This report, in 6 volumes, says that drug use around the world has been on the rise, in terms of both overall numbers and the proportion of the world’s population that uses drugs. In 2009, the estimated 210 million users represented 4.8% of global population aged 15‒64, compared with the estimated 269 million users in 2018, or 5.3% of the population. It says that the effect of COVID-10 pandemic on drug markets is unknown and hard to predict but it could be far reaching – some producers could be forced to seek out new ways to manufacture drugs as restrictions on movement constrict access to precursors and essential chemicals. As a pointer, the report says that following the economic crisis of 2008, some users began seeking out cheaper synthetic substances, and patterns of use shifted towards injecting drugs, while governments reduced drug-related budgets. It says that the biggest immediate impact on drug trafficking can be expected in countries where large quantities are smuggled on commercial airliner flights. It also says that traffickers show resilience by changing routes and production practices Heroin, cocaine and methamphetamine traffickers have varied routes and continue to develop new trading patterns. It also said that drug markets are becoming increasingly complex. Plant-based substances such as cannabis, cocaine and heroin have been joined by hundreds of synthetic drugs, many not under international control. There has also been a rapid rise in the non-medical use of pharmaceutical drugs.
DESPITE COVID-19, THE UNODC-WCO CONTAINER CONTROL PROGRAMME CONTINUES SUPPORT THROUGH ONLINE TRAINING
On 16 July, the UN Office for Drugs and Crime advised that since the beginning of the COVID-19 pandemic with the resulting travel bans and quarantine measures, the CCP, managed by UNODC and WCO, has been seeking to continue its support to and cooperation with Port and Air Cargo Control Units across the globe. Several options have been tested to continue the scheduled training activities in CCP participating countries.
More information on the CCP is available at –
US CUSTOMS SEIZES SHIPMENT OF RIFLE PARTS AT PORT OF SEATTLE
A news release from US Customs & Border Protection on 15 July advised that 2 pallets of rifle parts from China had been seized – the shipment having been flagged for lacking permits required by the Bureau of Alcohol, Tobacco, Firearms, and Explosives (ATF). Firearm parts cannot be imported into the US from certain countries and require ATF permits to be allowed entry. Over 56,000 parts were seized.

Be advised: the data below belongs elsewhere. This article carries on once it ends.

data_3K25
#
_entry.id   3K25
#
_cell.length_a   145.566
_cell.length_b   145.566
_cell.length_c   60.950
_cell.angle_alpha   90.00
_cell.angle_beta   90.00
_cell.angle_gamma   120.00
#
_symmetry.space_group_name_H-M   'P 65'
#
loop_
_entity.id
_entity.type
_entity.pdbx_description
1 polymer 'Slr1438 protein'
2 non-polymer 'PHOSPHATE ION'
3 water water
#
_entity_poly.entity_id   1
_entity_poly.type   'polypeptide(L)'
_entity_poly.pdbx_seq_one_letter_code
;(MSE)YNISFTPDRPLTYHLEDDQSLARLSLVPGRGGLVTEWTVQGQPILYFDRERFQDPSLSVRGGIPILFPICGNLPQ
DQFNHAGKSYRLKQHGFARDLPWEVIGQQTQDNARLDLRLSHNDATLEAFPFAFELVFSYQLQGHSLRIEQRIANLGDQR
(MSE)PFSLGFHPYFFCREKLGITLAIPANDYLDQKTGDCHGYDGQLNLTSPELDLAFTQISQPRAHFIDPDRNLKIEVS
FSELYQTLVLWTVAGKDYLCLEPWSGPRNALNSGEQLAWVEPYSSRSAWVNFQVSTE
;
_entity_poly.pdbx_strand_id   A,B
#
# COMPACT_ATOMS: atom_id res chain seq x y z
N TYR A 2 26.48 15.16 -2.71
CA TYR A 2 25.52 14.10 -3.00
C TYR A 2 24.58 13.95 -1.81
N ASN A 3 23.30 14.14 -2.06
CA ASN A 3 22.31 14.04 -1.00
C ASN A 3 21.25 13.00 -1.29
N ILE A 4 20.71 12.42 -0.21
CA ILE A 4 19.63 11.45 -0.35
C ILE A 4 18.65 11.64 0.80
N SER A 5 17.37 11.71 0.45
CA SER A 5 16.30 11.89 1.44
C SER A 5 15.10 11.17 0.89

AMOUNT OF COCAINE INTERCEPTED BY DUTCH CUSTOMS DOUBLED IN FIRST HALF OF 2020
Dutch News on 16 July reported that more than 25 tonnes of the drug were intercepted in the Netherlands between January and June, compared to 12 tonnes in the first half of 2019.
The customs service said better co-operation with police and other domestic agencies, as well as border control agencies in countries such as Belgium and Brazil, had contributed to the increased haul.
UK: NEWS ABOUT MIDLANDS CLOTHING BUSINESSES SHINES LIGHT ON MODERN SLAVERY RISKS FOR BUSINESSES
On 16 July, an article from Out-Law is concerned with potential reputational, commercial and legal implications for businesses that fail to properly manage the risk of modern slavery risk in their supply chains. These it says are highlighted the risks for businesses after recent allegations of modern slavery and exploitation in the textiles industry were reported in the UK media. Fashion outlets Boohoo and Quiz were affected by the reports, and both said they were launching their own investigations into the allegations.
CHARTERED INSTITUTE FOR SECURITIES & INVESTMENT (CISI) PROGRAMME TO NEWLY-RETIRED OR ABOUT TO RETIRE, MEMBERS TO VOLUNTEER THEIR TIME AND SKILLS WITH THE CITY OF LONDON POLICE
A release on Mondo Visione on 16 July advised that CISI has initiated a joint partnership with the City of London Police which will allow its UK-based members to support the national policing lead on fraud in the fight against economic and financial crime in the UK and support its efforts in tackling the fraud and cybercrimes. The programme has started with a pilot in London and the surrounding region with the goal of working with police forces across the UK once the initial programme is underway.
US: ALLEGED DEALER OF GHOST GUNS AND MACHINEGUN CONVERSION DEVICES ARRAIGNED
A news release from the DoJ on 15 July advised that Davud Sungur, 20, who has never had federal firearms license, had been arraigned. He allegedly sold weapons on multiple occasions to undercover detectives, selling them ammunition, magazines, and numerous firearms – some of which were “ghost guns” lacking serial numbers that he claimed to have made himself – in exchange for cash. He allegedly also sold detectives devices he claimed to have made using a 3D printer that, after installation, would enable semi-automatic firearms to fire fully-automatically.
SRI LANKA: INVESTIGATIONS ARE BEING CARRIED OUT INTO THE CENTRAL BANK BOND SCAM CASE OF 2015
The Colombo Page on 16 July reported that the Criminal Investigations Department has informed the Colombo Magistrate’s Court that investigations are being carried out under the Prevention of Money Laundering Act into the Central Bank bond scam case that took place in 2015. The 7 suspects appeared in court and it is said that the CID has launched an investigation against 8 persons, including the then Governor of the Central Bank and the owner of Perpetual Treasury over irregularities in a bond auction conducted by the Central Bank of Sri Lanka in 2015.
see also –
US: ROUTED EXPORT TRANSACTIONS RULES NOT EXPECTED UNTIL 2021